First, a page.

Persimmons are bright orange tropical fruits that are claimed to have many health benefits in humans, from helping prevent cancer to arresting the hiccups. However, they have a dark side--they can form hard "concretions," or fiber masses, in the gastrointestinal tracts of horses and humans that can require surgery to remove.

Such masses, termed bezoars, are even harder in texture and more difficult to resolve when they are made of persimmon bits compared to other materials. They've even earned their own special name: Diospyrobezoars.

At the 2009 American Association of Equine Practitioners Convention, held Dec. 5-9 in Las Vegas, Nev., one presenter discussed the outcomes of 13 cases referred to five different university hospitals from 2001-2008 for diospyrobezoar-related problems. Heidi Banse, DVM, resident in veterinary clinical sciences at Oklahoma State University, reported that all horses exhibited colic, weight loss, or diarrhea. Ten of them presented in fall or early winter.

Of the 13 cases, 12 were treated and eight survived at least four months after treatment. Seven of those had bezoars in the stomach, with the remaining one in the intestines. Banse noted that in cases of stomach bezoars, medical treatment can take several weeks to work, but it is usually successful. Medical management consists of diet restriction (pelleted feed) and large amounts of Coca-Cola (yes, really) to help dissolve the bezoar.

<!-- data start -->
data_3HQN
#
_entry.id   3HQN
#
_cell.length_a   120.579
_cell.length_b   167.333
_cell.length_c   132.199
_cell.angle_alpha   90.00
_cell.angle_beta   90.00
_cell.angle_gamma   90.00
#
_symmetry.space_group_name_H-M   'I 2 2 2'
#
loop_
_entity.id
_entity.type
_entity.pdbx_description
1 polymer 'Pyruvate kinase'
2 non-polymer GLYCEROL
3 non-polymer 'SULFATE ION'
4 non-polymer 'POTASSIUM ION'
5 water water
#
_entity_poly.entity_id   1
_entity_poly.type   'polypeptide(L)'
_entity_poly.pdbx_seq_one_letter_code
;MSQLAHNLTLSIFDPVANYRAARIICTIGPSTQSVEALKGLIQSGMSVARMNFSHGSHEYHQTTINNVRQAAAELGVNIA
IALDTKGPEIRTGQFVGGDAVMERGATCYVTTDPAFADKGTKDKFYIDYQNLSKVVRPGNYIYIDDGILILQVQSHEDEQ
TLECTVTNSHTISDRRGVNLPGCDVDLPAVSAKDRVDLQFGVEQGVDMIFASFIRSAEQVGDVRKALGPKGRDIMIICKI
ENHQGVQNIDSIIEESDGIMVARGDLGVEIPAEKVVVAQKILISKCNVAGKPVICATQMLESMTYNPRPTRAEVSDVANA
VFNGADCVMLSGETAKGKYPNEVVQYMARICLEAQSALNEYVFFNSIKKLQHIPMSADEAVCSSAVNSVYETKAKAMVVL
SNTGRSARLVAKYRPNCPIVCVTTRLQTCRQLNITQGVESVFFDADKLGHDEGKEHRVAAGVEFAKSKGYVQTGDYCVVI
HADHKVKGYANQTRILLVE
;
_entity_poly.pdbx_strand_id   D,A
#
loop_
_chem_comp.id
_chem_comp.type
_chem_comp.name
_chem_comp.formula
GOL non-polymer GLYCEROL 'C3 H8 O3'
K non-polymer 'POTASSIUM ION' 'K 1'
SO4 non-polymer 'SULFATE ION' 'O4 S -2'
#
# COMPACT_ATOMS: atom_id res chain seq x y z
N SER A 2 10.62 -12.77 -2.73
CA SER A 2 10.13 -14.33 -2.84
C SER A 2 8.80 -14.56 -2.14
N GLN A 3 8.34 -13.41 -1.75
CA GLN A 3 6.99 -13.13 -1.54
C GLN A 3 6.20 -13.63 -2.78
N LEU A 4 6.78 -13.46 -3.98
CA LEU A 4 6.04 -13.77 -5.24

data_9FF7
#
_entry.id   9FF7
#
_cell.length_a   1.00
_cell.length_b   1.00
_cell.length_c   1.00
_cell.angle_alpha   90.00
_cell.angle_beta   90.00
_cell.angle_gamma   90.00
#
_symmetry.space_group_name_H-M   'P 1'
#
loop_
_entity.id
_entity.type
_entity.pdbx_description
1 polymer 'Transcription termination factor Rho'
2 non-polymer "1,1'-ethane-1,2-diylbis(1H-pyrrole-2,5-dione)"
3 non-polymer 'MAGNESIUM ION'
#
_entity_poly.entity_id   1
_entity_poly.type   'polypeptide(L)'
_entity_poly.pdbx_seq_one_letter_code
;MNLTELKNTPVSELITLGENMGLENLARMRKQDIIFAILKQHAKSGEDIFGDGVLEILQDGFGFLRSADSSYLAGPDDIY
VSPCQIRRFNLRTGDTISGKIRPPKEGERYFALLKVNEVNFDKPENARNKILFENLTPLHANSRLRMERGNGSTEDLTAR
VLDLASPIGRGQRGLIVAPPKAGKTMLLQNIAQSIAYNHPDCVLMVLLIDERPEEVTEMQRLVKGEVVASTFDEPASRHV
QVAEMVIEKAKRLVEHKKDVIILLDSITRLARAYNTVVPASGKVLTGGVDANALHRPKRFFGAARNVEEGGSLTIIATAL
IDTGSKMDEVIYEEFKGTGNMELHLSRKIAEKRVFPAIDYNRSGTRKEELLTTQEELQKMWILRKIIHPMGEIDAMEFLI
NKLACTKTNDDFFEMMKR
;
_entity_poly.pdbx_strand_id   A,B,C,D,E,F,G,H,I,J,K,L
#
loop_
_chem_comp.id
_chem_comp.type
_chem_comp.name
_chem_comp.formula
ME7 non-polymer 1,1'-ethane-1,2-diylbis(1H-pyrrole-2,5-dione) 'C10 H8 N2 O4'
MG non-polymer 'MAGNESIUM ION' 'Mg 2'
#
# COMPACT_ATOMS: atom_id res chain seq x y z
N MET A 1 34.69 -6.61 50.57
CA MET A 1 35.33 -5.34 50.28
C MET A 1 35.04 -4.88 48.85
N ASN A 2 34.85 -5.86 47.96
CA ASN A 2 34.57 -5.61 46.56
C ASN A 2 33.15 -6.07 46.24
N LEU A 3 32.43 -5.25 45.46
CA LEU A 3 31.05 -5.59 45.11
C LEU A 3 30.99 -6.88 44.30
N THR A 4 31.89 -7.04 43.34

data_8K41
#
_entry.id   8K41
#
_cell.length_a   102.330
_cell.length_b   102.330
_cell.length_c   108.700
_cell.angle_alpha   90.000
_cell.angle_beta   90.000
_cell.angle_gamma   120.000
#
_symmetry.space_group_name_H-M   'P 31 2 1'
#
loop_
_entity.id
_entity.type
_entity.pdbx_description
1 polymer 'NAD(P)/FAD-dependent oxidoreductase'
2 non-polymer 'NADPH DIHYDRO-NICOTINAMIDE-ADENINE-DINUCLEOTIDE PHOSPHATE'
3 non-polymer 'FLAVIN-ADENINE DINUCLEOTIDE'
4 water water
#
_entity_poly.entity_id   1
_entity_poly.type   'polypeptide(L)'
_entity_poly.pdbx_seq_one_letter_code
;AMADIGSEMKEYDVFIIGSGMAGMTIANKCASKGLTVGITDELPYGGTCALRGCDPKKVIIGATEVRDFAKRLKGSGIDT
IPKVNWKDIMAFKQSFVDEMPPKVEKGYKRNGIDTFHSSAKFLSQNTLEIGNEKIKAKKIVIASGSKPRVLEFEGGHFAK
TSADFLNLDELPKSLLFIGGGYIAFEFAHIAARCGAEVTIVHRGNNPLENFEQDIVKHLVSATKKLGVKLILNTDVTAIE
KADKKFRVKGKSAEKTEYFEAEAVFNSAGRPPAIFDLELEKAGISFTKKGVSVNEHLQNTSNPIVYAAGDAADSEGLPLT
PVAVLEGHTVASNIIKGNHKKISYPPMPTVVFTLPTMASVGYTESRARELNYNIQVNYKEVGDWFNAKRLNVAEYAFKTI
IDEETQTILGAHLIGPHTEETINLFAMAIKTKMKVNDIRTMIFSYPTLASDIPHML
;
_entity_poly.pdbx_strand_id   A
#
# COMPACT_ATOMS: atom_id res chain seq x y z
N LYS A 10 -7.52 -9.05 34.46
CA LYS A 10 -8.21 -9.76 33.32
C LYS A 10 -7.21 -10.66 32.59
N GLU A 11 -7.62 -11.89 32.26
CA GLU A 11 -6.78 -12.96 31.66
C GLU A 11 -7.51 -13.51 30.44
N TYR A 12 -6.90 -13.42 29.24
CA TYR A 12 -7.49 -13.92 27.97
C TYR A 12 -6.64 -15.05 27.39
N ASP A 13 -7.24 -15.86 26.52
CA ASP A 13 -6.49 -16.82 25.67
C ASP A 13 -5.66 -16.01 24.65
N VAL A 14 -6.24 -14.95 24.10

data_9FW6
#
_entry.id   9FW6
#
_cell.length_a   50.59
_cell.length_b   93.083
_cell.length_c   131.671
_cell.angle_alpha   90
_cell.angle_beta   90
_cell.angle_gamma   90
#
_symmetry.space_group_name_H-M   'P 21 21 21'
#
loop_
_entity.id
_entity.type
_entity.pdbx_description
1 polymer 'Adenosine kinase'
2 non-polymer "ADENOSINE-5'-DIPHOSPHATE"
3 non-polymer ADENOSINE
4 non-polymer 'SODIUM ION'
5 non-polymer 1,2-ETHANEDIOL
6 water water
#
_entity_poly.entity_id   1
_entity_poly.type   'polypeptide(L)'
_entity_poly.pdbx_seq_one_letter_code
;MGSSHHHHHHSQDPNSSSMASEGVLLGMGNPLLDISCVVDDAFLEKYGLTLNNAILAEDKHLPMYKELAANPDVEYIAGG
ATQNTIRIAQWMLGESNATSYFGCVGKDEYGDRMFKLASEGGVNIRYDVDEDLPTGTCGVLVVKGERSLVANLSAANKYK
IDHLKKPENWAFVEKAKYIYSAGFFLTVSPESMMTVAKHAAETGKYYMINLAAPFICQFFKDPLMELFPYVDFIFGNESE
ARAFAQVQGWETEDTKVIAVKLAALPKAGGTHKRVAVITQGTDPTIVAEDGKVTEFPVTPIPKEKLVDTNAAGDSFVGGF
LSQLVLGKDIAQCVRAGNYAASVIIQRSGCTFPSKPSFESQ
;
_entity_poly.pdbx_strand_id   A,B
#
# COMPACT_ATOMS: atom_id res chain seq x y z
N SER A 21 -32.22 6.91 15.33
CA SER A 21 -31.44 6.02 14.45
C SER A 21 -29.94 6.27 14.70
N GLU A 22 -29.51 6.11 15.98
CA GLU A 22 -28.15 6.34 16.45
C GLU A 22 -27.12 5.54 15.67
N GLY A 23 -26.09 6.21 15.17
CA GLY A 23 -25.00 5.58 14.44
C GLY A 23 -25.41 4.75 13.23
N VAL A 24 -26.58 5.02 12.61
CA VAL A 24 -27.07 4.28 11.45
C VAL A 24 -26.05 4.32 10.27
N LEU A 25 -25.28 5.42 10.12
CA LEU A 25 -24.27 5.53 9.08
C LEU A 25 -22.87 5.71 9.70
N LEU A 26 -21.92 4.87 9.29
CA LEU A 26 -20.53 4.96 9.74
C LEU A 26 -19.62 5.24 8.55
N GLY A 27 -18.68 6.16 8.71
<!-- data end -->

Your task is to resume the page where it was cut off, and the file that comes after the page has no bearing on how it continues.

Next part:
However, she added, "Surgical intervention is warranted in enteric (intestinal) diospyrobezoar obstruction because of risk of gastrointestinal perforation." Two of the four horses in this series that had surgery survived.

About the Author

Christy M. West

Christy West has a BS in Equine Science from the University of Kentucky, and an MS in Agricultural Journalism from the University of Wisconsin-Madison.

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